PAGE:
Full Circle

Constructing the Jump Suit

by Gordon Callahan

by Gordon Callahan

© 2001 D. M. Dubé

© 2001 Ken Warren

© 2001 G. Anderson

Balticon photography by Gordon Callahan, official photographer of the Balticon 35 Masquerade. WorldCon photography by Ken Warren, official photographer of the Millennium Philcon.

The suit itself is just a generic jump suit pattern, modified slightly to fit both me and the role of space suit better.  I started with a McCall's pattern for a gorilla suit, which included a simple, baggy jump suit.  At Donna's recommendation, I started working first in muslin, making a mock-up of the suit, before even touching the quilted nylon.  Among other things, that afforded me an opportunity to learn how to operate a sewing machine, how to interpret patterns, how and why to do basting stitches, and other technical skills; as well as to alter the size and shape of the pattern, and to better understand the costume I was trying to build.

The modifications I made were simple but important.  I shortened and narrowed the sleeves and legs to make space for the boots and gloves and to attach to the coupling rings, expanded the neck to make room for the neck piece, and put in a zipper in the back instead of velcro.  The neck piece, the vertical tube that attaches to the helmet, is completely detachable.  In fact, it has to be - in my early experiments with putting on the suit with the neck attached, I discovered that I simply couldn't bend that way.  The neck now attaches to the rest of the suit by velcro under the collar.  First the suit is zippered up, then I pull the the neck piece over my head and velcro it in place.

Gordon Callahan's shots show many details of the suits, but there are a couple of important details missing, as far as authenticity, which I should address.  The most important one is the ribbing/quilting in the suit material itself.  Beyond the fact that I used metallic nylon pre-quilted fabric (I have no illusions about being able to stitch that straight for that long) and the movie used leather, the suits in the movie are not ribbed all the way around.  The chest and abdomen, and the insides of the arms and legs, were smooth.  You can see in these shots from the moon bus sequence and the hotel room at the end of the film the un-ribbed areas.But I had neither unquilted metallic nylon, nor the skill and patience to assemble the suit out of still more pieces.

There are some elements I am proud of having included, too.  The mission patch, just barely visible on my left shoulder, is the real one from the movie, downloaded off the net, printed onto iron-on transfer material, ironed onto cotton and interfacing, and sewed to the sleeve.  There is an American flag on the right shoulder, though there wasn't one on the original suits.  The control pad on the left forearm is made of silver nylon and black and orange foam.  It's actually in the wrong place, but once I'd sewed and glued it on, I figured it was close enough.  And there are connectors of some sort in the middle of the upper arm I mocked up.  I didn't realize that there were similar connectors at the knees until much too late, so they didn't get added until before WorldCon.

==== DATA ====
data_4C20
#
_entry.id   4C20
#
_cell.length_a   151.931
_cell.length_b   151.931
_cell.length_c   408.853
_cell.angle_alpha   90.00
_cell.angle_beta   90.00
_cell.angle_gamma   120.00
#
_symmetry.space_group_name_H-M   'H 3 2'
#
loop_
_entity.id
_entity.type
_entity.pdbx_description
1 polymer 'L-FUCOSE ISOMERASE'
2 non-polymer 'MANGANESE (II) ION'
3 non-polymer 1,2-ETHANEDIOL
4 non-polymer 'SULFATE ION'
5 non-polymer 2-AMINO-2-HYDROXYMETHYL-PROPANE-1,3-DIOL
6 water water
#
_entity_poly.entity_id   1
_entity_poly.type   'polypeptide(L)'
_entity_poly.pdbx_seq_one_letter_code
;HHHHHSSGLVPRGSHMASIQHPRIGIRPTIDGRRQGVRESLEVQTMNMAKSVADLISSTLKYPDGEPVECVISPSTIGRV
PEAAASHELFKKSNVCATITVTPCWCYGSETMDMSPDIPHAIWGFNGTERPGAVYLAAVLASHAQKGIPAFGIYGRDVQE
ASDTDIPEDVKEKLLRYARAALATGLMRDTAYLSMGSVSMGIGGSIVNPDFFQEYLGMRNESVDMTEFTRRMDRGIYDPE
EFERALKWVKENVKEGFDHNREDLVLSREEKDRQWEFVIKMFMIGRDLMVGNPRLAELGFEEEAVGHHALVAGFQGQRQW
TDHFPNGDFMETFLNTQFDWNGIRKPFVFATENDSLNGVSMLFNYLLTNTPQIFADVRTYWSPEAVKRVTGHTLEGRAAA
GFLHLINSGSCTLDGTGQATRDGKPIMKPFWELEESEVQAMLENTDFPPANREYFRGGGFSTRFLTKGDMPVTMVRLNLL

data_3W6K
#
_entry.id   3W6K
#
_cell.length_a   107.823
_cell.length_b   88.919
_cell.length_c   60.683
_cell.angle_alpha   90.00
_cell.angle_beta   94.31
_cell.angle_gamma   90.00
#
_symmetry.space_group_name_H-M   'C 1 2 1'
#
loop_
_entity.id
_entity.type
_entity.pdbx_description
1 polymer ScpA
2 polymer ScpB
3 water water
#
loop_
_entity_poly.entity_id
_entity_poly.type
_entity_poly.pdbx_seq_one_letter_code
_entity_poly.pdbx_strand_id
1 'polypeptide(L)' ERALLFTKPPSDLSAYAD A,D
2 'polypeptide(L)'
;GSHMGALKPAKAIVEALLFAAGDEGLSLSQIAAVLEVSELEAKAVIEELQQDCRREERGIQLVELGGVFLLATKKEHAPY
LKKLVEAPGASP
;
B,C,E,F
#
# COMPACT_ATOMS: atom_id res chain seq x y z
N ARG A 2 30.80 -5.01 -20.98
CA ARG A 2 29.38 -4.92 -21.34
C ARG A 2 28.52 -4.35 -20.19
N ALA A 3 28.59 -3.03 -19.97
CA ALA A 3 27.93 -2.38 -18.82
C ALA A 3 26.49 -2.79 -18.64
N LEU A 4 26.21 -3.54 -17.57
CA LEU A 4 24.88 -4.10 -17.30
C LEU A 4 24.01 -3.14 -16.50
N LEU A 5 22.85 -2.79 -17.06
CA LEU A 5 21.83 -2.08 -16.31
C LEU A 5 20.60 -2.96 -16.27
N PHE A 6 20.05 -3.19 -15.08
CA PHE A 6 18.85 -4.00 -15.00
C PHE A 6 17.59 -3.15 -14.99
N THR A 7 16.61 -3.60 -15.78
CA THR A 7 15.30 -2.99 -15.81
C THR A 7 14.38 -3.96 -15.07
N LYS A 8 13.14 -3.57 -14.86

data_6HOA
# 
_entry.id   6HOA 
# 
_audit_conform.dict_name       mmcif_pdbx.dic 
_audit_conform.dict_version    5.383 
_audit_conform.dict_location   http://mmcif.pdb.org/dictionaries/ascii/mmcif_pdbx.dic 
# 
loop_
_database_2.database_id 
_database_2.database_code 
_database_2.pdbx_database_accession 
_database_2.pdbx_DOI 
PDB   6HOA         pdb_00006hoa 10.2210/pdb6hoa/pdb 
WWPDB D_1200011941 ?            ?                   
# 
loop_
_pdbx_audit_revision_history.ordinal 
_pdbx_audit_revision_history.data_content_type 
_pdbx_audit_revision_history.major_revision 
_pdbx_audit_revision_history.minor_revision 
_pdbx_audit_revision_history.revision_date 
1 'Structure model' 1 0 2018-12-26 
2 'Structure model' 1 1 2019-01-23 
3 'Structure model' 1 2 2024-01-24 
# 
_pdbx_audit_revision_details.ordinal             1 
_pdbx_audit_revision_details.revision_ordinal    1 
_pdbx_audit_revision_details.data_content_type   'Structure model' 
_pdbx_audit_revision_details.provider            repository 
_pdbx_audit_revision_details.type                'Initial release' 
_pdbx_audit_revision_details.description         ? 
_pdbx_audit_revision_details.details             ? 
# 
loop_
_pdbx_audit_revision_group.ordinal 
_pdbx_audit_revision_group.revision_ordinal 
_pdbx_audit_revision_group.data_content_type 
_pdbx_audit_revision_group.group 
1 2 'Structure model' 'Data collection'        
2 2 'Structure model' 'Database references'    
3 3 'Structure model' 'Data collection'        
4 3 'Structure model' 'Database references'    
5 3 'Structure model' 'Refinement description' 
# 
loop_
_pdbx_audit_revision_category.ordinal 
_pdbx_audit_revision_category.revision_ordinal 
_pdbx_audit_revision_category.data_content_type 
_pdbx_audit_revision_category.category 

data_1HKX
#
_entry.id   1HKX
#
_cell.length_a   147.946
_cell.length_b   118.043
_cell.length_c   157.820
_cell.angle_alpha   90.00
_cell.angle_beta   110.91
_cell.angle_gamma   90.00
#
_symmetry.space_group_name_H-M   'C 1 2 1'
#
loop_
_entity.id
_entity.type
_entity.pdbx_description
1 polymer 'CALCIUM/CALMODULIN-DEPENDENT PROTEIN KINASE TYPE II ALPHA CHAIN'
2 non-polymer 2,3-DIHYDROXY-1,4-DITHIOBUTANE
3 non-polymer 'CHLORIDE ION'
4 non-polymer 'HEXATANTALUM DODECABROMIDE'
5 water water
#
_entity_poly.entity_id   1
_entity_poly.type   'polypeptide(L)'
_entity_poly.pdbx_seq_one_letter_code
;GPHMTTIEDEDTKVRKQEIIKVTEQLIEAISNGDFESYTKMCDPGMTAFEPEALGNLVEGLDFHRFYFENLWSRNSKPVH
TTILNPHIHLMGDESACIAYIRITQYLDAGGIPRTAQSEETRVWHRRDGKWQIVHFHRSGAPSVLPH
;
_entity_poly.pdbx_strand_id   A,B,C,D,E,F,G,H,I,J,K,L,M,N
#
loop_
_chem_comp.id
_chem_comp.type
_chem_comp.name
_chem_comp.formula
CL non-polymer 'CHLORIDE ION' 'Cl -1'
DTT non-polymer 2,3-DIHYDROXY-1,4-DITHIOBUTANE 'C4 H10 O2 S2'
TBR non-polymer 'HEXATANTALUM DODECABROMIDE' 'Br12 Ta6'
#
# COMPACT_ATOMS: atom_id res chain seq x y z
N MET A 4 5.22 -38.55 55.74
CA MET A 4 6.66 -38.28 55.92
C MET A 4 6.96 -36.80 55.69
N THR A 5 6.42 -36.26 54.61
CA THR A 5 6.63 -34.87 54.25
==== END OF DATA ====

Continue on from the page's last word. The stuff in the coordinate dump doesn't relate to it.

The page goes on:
I also attached hose connectors at the sides of the abdomen to attach black ribbed hose (one from the chest pack, one from the back pack), but wound up not being able to find good hose until after Balticon. 

The grey belts at the hips and the striping at the shoulders I did in duct tape at the last minute in the green room, though I never could convince myself I had any idea what they were for.  The hip belts just attach to the middle of the back; the shoulder stripes may even just be decorative.  They're not quite correctly placed, but this is in part because I don't have the athletic physique of the actors in the film.  Perhaps next time I'll use shoulder pads.

Finally, I am especially proud of the rings connecting the suit to the helmet, boots and gloves.  After spending hours in local hardware stores looking for some screw-on connector I could spray-paint silver, I stumbled upon some embroidery hoops in a craft store (arguably I spent more time at craft stores anyway).  Embroidery hoops consist of a pair of concentric rings, with the inner ring closed, and the outer ring open but with a screw to tighten it.  I took two hoops per connection, and glued the inner rings together.  I spray painted the outer rings silver.  Then I hemmed the end of the suit sleeve, leg or neck, and glued it to one of the inner rings.  I took one of the silver outer rings and locked it in place over the glued fabric.  Then I took the boot, glove or helmet and glued it to the inside of the other silver outer ring.  To attach the item, simply slip the outer ring onto the uncovered inner ring (glued to the rest of the suit), and tighten to suit. 

Continue on to the gloves and boots page.

Bowman walking to the Pod Bay

Bowman beyond the infinite

Floyd and crew on Moonbus

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